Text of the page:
January 16, 2002 |
A Los Angeles Superior Court judge has given preliminary approval to a $4.75-million settlement between Vivendi Universal's Universal Music Group and what could be as many as 300 aging and deceased recording artists who are owed royalties. An attorney for the lead plaintiff, torch singer Peggy Lee, said it was the first class-action lawsuit to accuse a record company of employing questionable accounting tactics to cheat artists of royalties dating as far back as the 1940s.
July 17, 2009 |
Frank Ricci -- the named plaintiff in a lawsuit that Republicans have made Supreme Court nominee Sonia Sotomayor's albatross -- said at her confirmation hearing Thursday that "Americans have the right to go into our federal courts to have their cases judged based on the Constitution and our laws, not on politics or personal feelings." The white firefighter and 19 of his colleagues sued the city of New Haven, Conn.
May 18, 2011
In a perfunctory order, the Supreme Court on Monday denied a day in court to five alleged victims of one of the grossest abuses of the war on terror: "extraordinary rendition. " That's the euphemism for transferring suspects abroad for interrogation and, it's alleged, torture. Besides denying the five any form of redress for their grievances, the court's action endorses the federal government's overuse of the so-called state secrets privilege to short-circuit the judicial process. That makes the court's action doubly shameful.
July 29, 2011 |
The subprime litigation nightmare that Bank of America Corp. inherited with its acquisition of Countrywide Financial Corp. was compounded Thursday when 16 investors — including the giant California Public Employees' Retirement System — brought a new lawsuit alleging that Countrywide misled them about the risks it was taking. The suit filed in federal court in Los Angeles is a setback for Bank of America, which has sought to put the subprime morass behind it by striking settlements with a range of securities holders.
CALIFORNIA | LOCAL
May 20, 2004 |
Caltrans has agreed to pay a $12.5-million settlement to the relatives of six people killed on a dangerous stretch of Interstate 15 when the driver of a motor home fell asleep and crashed into a dirt wall near Barstow, attorneys confirmed Wednesday. Ten family members were heading home to Utah after taking a Valentine's cruise out of Los Angeles in 1998 when the motor home veered off the road in Yermo. Four passengers survived the crash and were among the 27 relatives who sued the state.
CALIFORNIA | LOCAL
January 13, 2010 |
Three plaintiffs who were incarcerated by the Los Angeles County Probation Department as minors filed a class-action complaint in federal court Tuesday alleging a total breakdown in the school at Camp Challenger in Lancaster. The three allege that teachers at the county's largest probation camp routinely missed classes without explanation, punished students who asked for instruction by sending them out of the classroom and, in the case of one plaintiff, awarded a high school diploma despite the fact that the student was illiterate.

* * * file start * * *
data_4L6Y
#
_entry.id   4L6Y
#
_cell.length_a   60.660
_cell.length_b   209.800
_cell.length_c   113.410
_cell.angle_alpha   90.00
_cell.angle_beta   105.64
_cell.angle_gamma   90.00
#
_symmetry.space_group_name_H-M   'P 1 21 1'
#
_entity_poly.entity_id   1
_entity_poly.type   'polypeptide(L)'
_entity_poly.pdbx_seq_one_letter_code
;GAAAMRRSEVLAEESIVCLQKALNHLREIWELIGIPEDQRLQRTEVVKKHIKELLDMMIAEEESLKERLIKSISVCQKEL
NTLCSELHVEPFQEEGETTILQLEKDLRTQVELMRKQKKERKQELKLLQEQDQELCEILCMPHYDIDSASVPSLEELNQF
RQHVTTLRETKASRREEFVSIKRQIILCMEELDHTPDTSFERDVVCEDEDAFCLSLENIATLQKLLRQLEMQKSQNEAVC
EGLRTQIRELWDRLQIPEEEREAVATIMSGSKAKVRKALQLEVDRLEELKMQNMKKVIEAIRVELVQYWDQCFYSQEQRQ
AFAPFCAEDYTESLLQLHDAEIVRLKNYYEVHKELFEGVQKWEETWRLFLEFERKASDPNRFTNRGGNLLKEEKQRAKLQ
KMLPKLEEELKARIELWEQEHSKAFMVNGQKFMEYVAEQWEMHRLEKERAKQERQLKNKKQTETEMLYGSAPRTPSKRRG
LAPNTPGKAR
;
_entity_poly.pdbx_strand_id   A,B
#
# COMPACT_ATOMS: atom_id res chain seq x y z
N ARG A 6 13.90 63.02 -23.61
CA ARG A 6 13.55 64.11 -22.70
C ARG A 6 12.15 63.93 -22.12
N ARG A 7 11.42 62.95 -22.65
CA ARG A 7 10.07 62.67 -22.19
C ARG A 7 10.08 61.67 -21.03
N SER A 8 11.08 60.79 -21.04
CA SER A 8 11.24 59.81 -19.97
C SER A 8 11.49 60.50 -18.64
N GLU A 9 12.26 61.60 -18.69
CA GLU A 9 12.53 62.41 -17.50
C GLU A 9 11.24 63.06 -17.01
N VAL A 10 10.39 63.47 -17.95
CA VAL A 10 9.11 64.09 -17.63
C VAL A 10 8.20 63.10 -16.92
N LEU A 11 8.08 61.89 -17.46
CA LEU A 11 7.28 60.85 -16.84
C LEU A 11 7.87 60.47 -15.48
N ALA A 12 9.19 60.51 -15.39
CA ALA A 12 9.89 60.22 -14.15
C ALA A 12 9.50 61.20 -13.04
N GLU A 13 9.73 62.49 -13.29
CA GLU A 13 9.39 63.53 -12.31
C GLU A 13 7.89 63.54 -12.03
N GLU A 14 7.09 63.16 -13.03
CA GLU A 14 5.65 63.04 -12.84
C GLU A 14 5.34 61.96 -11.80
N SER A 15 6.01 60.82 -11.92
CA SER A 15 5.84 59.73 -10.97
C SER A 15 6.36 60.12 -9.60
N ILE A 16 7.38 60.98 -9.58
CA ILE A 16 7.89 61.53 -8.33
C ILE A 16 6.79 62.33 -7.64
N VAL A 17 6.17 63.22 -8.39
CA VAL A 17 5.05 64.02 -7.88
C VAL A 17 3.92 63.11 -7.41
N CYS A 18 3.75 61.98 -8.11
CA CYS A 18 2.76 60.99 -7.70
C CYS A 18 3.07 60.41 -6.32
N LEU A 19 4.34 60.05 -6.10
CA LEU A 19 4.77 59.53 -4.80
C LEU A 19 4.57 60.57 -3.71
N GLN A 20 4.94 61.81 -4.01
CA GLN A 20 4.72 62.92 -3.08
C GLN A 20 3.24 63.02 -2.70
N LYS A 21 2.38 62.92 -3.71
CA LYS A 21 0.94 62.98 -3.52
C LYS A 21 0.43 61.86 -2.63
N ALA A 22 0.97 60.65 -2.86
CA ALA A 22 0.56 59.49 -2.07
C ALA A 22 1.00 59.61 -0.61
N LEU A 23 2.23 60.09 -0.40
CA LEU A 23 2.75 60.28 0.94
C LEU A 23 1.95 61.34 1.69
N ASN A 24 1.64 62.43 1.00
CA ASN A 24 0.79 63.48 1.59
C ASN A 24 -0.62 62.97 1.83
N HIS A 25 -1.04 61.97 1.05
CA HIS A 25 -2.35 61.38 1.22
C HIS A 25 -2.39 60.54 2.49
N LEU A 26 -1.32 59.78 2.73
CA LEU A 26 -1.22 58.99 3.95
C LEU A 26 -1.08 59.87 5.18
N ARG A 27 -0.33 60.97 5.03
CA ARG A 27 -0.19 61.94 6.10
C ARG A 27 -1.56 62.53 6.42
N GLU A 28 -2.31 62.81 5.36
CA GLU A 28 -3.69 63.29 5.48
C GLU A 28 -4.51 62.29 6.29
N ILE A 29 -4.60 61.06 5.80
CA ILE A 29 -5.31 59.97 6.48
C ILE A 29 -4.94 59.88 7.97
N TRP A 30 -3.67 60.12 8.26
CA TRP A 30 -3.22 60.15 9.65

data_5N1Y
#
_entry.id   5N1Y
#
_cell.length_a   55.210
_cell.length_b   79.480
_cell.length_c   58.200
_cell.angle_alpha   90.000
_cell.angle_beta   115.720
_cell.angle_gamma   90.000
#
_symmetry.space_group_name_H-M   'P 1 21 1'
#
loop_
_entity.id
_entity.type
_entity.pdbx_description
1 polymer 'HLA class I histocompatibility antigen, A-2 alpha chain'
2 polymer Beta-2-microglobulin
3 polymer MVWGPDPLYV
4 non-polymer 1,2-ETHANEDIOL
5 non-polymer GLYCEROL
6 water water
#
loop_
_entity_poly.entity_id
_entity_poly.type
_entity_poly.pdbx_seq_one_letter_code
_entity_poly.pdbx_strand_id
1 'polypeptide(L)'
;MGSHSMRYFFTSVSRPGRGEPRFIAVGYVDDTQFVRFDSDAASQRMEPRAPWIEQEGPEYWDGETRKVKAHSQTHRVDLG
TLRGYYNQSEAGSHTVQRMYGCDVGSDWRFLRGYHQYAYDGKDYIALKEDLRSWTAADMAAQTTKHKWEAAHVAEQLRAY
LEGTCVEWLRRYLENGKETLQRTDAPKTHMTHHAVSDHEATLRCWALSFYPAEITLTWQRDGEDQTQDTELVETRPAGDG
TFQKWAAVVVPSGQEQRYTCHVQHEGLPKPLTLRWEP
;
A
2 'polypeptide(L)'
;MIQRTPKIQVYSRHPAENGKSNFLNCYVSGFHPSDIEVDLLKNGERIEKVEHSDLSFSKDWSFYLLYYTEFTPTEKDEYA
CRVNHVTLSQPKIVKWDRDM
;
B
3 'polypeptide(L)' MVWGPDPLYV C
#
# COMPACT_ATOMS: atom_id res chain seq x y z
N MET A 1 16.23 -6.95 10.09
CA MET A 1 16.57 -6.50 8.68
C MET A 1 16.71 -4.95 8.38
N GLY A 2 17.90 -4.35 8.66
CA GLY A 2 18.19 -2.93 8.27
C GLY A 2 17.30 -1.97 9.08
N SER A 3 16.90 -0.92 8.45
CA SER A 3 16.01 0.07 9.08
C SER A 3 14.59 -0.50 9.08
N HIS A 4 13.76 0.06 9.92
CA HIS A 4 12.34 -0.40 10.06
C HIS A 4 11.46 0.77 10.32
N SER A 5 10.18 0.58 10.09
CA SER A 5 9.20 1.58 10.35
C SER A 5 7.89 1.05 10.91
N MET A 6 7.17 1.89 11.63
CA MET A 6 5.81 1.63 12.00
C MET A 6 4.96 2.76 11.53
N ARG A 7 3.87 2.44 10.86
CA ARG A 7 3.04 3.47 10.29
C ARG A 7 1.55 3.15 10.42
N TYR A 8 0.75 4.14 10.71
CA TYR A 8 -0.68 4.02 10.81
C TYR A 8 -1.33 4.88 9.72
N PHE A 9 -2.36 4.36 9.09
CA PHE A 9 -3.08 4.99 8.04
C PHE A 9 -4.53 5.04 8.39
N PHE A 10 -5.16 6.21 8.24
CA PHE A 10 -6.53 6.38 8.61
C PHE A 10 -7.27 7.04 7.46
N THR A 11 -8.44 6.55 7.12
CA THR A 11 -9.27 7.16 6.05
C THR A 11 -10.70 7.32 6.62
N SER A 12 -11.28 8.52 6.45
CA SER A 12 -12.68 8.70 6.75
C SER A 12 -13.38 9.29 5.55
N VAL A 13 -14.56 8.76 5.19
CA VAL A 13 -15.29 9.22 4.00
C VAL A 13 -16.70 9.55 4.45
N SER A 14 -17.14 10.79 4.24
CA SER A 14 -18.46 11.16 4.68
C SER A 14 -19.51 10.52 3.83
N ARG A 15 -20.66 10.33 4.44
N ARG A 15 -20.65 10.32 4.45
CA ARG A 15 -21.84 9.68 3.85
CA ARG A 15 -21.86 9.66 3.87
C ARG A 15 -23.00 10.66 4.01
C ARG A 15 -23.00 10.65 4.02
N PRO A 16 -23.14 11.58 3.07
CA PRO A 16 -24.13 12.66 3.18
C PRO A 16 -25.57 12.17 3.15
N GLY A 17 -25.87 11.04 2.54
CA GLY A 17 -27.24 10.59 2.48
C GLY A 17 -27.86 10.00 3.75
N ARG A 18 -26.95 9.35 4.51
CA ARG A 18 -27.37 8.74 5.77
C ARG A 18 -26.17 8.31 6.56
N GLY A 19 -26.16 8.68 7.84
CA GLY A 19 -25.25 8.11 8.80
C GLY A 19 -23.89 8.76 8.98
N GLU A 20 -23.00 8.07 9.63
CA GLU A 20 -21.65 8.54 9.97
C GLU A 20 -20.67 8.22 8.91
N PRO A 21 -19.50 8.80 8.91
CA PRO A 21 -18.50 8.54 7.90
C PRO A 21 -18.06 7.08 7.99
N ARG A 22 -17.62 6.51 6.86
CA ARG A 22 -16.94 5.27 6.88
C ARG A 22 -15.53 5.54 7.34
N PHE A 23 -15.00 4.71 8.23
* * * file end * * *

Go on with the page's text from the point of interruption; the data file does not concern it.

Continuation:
August 28, 2009
In a small, spare courtroom in the Amazon region of Ecuador, Chevron Corp., California's largest company and one of the world's largest oil producers, will soon face a day of reckoning. After 16 years of litigation, a case the company inherited in a merger, Aguinda vs. Texaco Inc., is nearing an end. The legal battle that began in the United States in 1993 and resumed in Ecuador in 2003 has pitted the multinational against an unlikely adversary, a coalition of indigenous tribes and communities.
CALIFORNIA | LOCAL
March 5, 2000
I have a different perspective to offer on the Emil Matasareanu lawsuit. First of all, in my opinion neither the Los Angeles Police Department nor the paramedics did anything wrong. Let us assume for the sake of argument that the defendants in this case were found 100% liable by the jury. On what basis would the damages be calculated? Will [plaintiffs' attorney] Stephen Yagman argue that Matasareanu's children were deprived of the loving companionship of their father as well as his ability to provide financial support?
June 18, 2003 |
There was a time when Jennifer Lu was the face of Abercrombie & Fitch. For three years, she worked nearly 30 hours a week as a sales clerk in Costa Mesa, peddling the company's self-described "classic American" clothing and accessories. But in the wake of her sudden termination in February, Lu now contends she suddenly wasn't "American" enough. Lu is one of nine college-age plaintiffs, all of Asian or Latino descent, who are suing New Albany, Ohio-based Abercrombie & Fitch Co. They claim in their lawsuit filed Monday in U.S. District Court in San Francisco that the retailer discriminates against minorities who do not match the preppy, virtually all-white "A&F look."